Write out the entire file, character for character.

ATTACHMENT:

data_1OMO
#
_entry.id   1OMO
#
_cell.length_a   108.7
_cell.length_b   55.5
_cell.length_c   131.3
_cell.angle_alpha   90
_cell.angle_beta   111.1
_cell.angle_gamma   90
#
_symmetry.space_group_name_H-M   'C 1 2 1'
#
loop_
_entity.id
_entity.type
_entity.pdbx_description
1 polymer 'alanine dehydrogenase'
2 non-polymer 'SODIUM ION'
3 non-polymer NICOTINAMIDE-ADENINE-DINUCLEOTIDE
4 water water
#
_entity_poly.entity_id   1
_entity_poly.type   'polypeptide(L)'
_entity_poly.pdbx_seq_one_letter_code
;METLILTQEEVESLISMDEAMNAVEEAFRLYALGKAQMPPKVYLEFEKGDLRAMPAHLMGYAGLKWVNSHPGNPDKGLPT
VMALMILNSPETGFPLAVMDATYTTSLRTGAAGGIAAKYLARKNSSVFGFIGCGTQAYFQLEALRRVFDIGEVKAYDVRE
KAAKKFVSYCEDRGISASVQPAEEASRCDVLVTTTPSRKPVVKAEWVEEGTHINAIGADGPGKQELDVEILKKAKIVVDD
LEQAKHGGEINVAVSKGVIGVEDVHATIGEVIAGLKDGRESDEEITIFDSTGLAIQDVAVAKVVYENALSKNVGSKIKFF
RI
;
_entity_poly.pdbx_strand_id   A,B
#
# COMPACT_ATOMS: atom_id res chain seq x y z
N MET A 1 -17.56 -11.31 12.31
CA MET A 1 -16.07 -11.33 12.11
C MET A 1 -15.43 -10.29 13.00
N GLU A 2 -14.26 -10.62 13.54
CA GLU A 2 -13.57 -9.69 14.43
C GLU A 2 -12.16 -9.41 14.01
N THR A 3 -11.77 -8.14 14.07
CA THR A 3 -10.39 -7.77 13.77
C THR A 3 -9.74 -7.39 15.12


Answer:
data_1OMO
#
_entry.id   1OMO
#
_cell.length_a   108.7
_cell.length_b   55.5
_cell.length_c   131.3
_cell.angle_alpha   90
_cell.angle_beta   111.1
_cell.angle_gamma   90
#
_symmetry.space_group_name_H-M   'C 1 2 1'
#
loop_
_entity.id
_entity.type
_entity.pdbx_description
1 polymer 'alanine dehydrogenase'
2 non-polymer 'SODIUM ION'
3 non-polymer NICOTINAMIDE-ADENINE-DINUCLEOTIDE
4 water water
#
_entity_poly.entity_id   1
_entity_poly.type   'polypeptide(L)'
_entity_poly.pdbx_seq_one_letter_code
;METLILTQEEVESLISMDEAMNAVEEAFRLYALGKAQMPPKVYLEFEKGDLRAMPAHLMGYAGLKWVNSHPGNPDKGLPT
VMALMILNSPETGFPLAVMDATYTTSLRTGAAGGIAAKYLARKNSSVFGFIGCGTQAYFQLEALRRVFDIGEVKAYDVRE
KAAKKFVSYCEDRGISASVQPAEEASRCDVLVTTTPSRKPVVKAEWVEEGTHINAIGADGPGKQELDVEILKKAKIVVDD
LEQAKHGGEINVAVSKGVIGVEDVHATIGEVIAGLKDGRESDEEITIFDSTGLAIQDVAVAKVVYENALSKNVGSKIKFF
RI
;
_entity_poly.pdbx_strand_id   A,B
#
# COMPACT_ATOMS: atom_id res chain seq x y z
N MET A 1 -17.56 -11.31 12.31
CA MET A 1 -16.07 -11.33 12.11
C MET A 1 -15.43 -10.29 13.00
N GLU A 2 -14.26 -10.62 13.54
CA GLU A 2 -13.57 -9.69 14.43
C GLU A 2 -12.16 -9.41 14.01
N THR A 3 -11.77 -8.14 14.07
CA THR A 3 -10.39 -7.77 13.77
C THR A 3 -9.74 -7.39 15.12